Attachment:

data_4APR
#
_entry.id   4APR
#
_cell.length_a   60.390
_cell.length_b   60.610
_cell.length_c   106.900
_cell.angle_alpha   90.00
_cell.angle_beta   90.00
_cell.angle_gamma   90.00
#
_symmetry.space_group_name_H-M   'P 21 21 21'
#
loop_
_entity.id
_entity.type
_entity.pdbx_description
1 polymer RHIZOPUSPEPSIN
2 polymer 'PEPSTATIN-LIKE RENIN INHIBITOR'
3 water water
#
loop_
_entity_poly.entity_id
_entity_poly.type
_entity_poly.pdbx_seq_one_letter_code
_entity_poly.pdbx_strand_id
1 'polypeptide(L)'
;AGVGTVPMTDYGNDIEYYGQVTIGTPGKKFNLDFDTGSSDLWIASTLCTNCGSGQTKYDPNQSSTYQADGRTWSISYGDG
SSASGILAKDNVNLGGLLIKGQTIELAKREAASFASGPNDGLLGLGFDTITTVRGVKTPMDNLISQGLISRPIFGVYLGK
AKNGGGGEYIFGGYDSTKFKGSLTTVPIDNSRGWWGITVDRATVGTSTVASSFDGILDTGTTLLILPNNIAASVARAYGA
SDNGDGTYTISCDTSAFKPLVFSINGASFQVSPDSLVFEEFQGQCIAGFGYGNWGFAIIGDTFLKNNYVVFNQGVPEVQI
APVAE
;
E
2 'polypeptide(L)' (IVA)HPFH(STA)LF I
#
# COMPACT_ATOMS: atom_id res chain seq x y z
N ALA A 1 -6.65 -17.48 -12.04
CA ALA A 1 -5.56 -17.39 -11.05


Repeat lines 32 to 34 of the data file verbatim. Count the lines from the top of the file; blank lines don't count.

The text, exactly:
APVAE
;
E